|In Topic 5 we will explore the benefits and challenges of openness in education and learning, focusing especially on open educational resources (OERs), open and closed technologies and open access participation in courses. Alastair give a short introduction to the area of openess: http://screencast-o-matic.com/watch/cDfh1v1y6H
The move towards ‘openness’ in education has accelerated in recent years and open educational resources have emerged with great potential to support educational transformation, giving access to free educational material to educators and learners worldwide. Another aspect of openness is in the choice of tools and learning environment. In this course, for instance, we are using a distributed open learning environment with open technology and tools such as Google Plus, Twitter and WordPress whereas other courses and target groups may benefit from an institutional supported learning environment, often a closed Learning Management System. Thirdly, institutions provide opportunities for open access participation and learning in course settings via for example Massive Open Online Courses (MOOCs) which often attract large numbers of participants.
You will be encouraged to reflect on what openness means for your own practice, the advantages and disadvantages with open and closed technologies as well as the implications of different open course and MOOC formats in relation to your learning experiences in this ONL course.
Don’t forget the to fill in the Activity tracker!
Activities for all learners
Check out the suggested resources below and in Diigo. You may also conduct your own search and share resources you find useful.
Watch and Discuss: This week we have made a video with Marita Ljungqvist, project manager for the MOOCs-project at Lund University. She will talk about MOOC project but also about ideas of how materials from MOOCs can be used as OER. On the 8 April 11 am (CEST) is the webinar about MOOCs and using OERs in higher education with Marita Ljungqvist, manager of the MOOC project at Lund University. We will there take a starting point in the video and discuss the issues raised from the video.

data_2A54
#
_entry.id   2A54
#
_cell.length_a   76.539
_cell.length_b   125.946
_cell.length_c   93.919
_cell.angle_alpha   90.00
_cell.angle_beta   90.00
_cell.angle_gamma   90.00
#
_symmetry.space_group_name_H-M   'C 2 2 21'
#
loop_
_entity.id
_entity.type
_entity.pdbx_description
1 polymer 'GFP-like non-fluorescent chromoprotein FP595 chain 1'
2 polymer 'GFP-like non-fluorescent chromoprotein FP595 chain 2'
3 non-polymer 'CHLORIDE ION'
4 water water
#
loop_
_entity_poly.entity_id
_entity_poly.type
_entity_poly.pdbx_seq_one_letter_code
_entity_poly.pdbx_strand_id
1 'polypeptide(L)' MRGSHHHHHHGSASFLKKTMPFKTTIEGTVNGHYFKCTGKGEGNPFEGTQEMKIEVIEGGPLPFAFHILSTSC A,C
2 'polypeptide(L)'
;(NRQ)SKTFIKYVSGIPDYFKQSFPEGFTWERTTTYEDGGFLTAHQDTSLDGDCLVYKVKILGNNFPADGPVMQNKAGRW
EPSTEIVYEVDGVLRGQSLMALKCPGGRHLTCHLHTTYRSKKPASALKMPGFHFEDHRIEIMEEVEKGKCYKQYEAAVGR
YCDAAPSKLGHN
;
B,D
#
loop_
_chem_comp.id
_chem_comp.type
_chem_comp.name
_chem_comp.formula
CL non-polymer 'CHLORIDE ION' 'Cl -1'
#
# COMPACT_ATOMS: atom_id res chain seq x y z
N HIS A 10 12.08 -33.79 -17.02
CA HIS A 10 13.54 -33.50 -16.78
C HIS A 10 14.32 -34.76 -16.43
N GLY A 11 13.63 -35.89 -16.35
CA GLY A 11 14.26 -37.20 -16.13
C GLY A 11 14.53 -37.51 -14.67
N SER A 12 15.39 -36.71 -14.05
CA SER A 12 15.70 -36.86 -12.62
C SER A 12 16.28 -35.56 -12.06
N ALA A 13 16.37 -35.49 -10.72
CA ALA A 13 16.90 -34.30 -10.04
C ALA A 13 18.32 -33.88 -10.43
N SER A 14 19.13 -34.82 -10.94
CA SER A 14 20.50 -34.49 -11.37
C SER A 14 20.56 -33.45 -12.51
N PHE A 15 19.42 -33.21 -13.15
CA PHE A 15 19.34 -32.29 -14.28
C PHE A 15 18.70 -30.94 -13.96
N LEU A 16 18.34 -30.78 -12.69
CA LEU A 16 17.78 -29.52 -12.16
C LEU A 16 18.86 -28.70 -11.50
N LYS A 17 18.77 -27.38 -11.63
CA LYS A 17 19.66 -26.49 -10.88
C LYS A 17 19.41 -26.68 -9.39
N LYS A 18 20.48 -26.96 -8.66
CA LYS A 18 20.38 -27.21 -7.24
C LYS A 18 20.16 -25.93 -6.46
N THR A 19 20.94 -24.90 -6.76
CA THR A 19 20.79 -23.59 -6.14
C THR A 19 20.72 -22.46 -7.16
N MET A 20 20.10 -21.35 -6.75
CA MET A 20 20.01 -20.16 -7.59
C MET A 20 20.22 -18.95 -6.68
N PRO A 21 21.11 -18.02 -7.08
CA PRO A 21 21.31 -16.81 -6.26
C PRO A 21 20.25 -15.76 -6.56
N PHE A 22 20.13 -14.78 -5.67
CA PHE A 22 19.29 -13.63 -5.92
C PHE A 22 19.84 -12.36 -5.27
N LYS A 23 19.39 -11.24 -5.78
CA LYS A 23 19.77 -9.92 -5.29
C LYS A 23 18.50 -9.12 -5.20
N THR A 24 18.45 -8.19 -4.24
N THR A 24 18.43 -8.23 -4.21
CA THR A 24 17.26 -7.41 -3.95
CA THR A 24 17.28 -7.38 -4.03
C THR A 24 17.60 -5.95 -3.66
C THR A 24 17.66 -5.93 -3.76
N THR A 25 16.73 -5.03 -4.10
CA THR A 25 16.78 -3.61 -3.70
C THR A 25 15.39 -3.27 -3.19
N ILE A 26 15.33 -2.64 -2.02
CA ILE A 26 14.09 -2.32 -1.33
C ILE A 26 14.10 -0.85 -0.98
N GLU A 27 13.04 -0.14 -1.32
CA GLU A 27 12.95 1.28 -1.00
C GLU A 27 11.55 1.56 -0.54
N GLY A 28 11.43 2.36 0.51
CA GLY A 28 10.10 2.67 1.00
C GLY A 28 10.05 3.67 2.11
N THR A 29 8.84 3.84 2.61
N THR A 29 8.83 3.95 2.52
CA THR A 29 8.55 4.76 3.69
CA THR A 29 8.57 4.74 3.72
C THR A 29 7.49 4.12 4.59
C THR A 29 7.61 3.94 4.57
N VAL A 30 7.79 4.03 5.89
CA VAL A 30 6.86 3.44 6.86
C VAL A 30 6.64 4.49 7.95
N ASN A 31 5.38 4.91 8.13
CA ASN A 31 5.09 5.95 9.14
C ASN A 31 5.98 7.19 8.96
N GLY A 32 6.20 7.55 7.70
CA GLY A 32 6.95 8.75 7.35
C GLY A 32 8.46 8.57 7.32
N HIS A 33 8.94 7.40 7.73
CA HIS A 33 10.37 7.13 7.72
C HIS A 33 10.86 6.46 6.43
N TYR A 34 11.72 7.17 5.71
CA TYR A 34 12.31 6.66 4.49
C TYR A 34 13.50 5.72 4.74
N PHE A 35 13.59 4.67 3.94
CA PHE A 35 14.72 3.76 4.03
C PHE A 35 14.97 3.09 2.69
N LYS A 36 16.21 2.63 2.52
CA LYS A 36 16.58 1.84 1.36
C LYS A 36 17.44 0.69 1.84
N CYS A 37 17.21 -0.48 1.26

You can also, during the entire week, share your thoughts in the ONL google + community about your own professional experiences of open resources, tools and open courses.
Get that experience! If you have no experience of a MOOC you may want to enrol in one, just to have a look. You can find free courses online on any of the platforms such as edX, Coursera or FutureLearn! Browse the different courses, and make sure you sign up for one that has started (in order to see the activity).
Tweet OERs: During this fifth topic you are encouraged to continue to use your Twitter account. Are there any open resources, OERs that you have found useful that you can share? Remember to use the hashtag #ONL161 when tweeting.
Reflect on your current practice and identify how you could provide opportunities to your students to connect with individuals, groups and resources beyond the course, module and programme boundaries. How could you include openness in your practice? What would be the benefits and challenges? A reminder: If you are aiming for a certificate you need to both write reflective posts within a blog and comment on others (see how to participate).
PBL – work
For guidance on PBL group work including the FISh design please see Learning activities. Choose one of the scenarios below:
“I spend a lot of time preparing resources for my sessions and my students and they find them really useful. Many times I thought to share them with colleagues but nobody came to me and gave me anything for free. So, why should I? I’ve had to work hard, and am still working hard to create these resources. Increasingly I hear that we should share more and while I share openly with my students, I feel extremely uncomfortable letting other teachers use my materials. Should they not create their own? I don’t really understand what the benefits of Open Educational Resources are? It looks to me as if on the one hand, OERs are becoming an easy solution, a quick fix for teachers, but on the other hand, there is some copyright thing – CC, Creative Commons I think it is – regulating how you are allowed to use these open resources. Really not sure what this is all about… and then this fascination with doing everything in the open? What is this all about?”
“We have a limited amount of contact time in the course where I am teaching and I really want my students to be prepared for in depth discussions when we meet face to face. When I give them simple reading assignments I am still not sure they have prepared. Therefore, as a complement, I have decided to take a blended approach. I have learned that a small formative quiz and a discussion forum online will let them test their knowledge and they will have aired their thoughts before our f2f-session. But, which digital tools could support my students’ learning experience? I know that our institution has some kind of learning management system (LMS), but is it not for administrative purposes only? Perhaps I should rely on tools the students already are familiar with, like for instance Facebook? My colleague used a system called Peerwise, that sounded fun! But what if they run into problems? Who can help then? I want my students tasks outside of the classroom to be engaging, but at the same time – safe”.
By the end of this topic, you will have had the opportunity to
1. discuss open resources, open/closed tools and open participation courses
2. reflect on different aspects of openness in your own context
3. review in groups open features of the chosen activity/resource
4. inquire into open educational practices related to a specific scenario